Employing an alternative control technique, Matsumura et al. describe crystalline silicon substrates used for driving LCD displays in U.S. Patent Application Publication No. 2006/0055864. The application describes a method for selectively transferring and affixing pixel-control devices (“chiplets”) made from semiconductor substrates onto a separate planar display substrate. Wiring interconnections within the pixel-control device and connections from busses and control electrodes to the pixel-control device are shown. A matrix-addressing pixel control technique is taught.
The technique of Matsumura overcomes the TFT limitations of the prior art. However, in high-resolution or high-frame-rate displays, this technique is limited by the electrical properties of the row and column electrodes used to transmit pixel information, information controlling the subpixels, to the chiplets. These electrodes have crosstalk and resistive, inductive and capacitive delays that are very difficult to overcome.
In other fields, it is known to overcome limitations of electrical signaling using optical signaling. For example, U.S. Pat. No. 5,726,786 to Heflinger teaches a free-space optical interconnect (FSOI) in which transceivers send and receive information using light propagating through a transmission volume such as an integrating chamber. U.S. Patent Application Publication No. 2008/0008472 to Dress et al. teaches an optical broadcast interconnect using one lens per transmitter and one lens per receiver to permit a transmitter to efficiently transmit light simultaneously to many receivers. These two applications permit effective optical communication e.g. from a controller to many receivers, but only in a large optical volume. These schemes are not, therefore, suitable for flat-panel displays, which have significant constraints on space and particularly on thickness.
U.S. Pat. No. 6,141,465 to Bischel et al. teaches a display device using optical waveguides and poled electro-optical structures to direct light from the edge of a flat display out to a viewer. This scheme permits light to be transmitted through the substrate of a display and extracted at a desired point. However, the poled electro-optical structures are complex and require expensive manufacturing processes. Furthermore, this scheme is directed to a light output for pixels, a very different problem than control-signal distribution for chiplets.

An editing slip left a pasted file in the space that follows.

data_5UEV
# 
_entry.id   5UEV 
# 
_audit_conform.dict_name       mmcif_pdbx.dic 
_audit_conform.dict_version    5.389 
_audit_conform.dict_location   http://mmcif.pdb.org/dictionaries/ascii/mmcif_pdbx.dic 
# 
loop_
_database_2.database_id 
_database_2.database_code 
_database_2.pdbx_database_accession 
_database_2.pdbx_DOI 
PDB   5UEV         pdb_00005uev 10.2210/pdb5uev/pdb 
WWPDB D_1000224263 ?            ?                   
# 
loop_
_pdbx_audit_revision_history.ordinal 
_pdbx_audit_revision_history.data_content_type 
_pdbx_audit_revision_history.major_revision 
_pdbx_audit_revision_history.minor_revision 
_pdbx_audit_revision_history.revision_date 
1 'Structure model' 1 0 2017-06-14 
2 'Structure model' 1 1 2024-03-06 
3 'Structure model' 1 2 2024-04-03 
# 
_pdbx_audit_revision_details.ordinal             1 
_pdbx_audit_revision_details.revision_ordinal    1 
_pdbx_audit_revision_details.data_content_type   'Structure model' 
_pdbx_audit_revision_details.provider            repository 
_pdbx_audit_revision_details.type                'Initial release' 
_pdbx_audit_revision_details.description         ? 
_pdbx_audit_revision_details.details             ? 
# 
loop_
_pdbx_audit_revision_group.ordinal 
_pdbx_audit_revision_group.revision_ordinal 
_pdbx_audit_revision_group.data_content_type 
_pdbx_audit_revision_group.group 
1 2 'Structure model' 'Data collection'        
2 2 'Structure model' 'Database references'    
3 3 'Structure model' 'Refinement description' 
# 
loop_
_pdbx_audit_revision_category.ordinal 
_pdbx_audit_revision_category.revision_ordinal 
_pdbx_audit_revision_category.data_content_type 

U.S. Pat. No. 6,259,838 to Singh et al. teaches a display device employing a plurality of light-emitting elements disposed along the length of a light-emitting fiber, such as an optical fiber. This scheme provides optical control of OLED display elements. However, in high-resolution displays, this scheme requires precise positioning of a large number of fibers, e.g. one per row. Positioning errors can cause visible non-uniformity and reduce yields. Furthermore, any breaks in the fiber can deactivate all pixels after the break, or all pixels attached to that fiber.
There is a need, therefore, for improving the distribution of pixel control information to chiplets on a display device.
In accordance with the present invention, there is provided a display device responsive to a controller, comprising:
(a) a display substrate defining an optical waveguide for transporting light carrying pixel information and having a refractive index at a selected control wavelength, a long dimension, a display area, and an optical power attenuation along the long dimension of less than 20 dB at the selected control wavelength;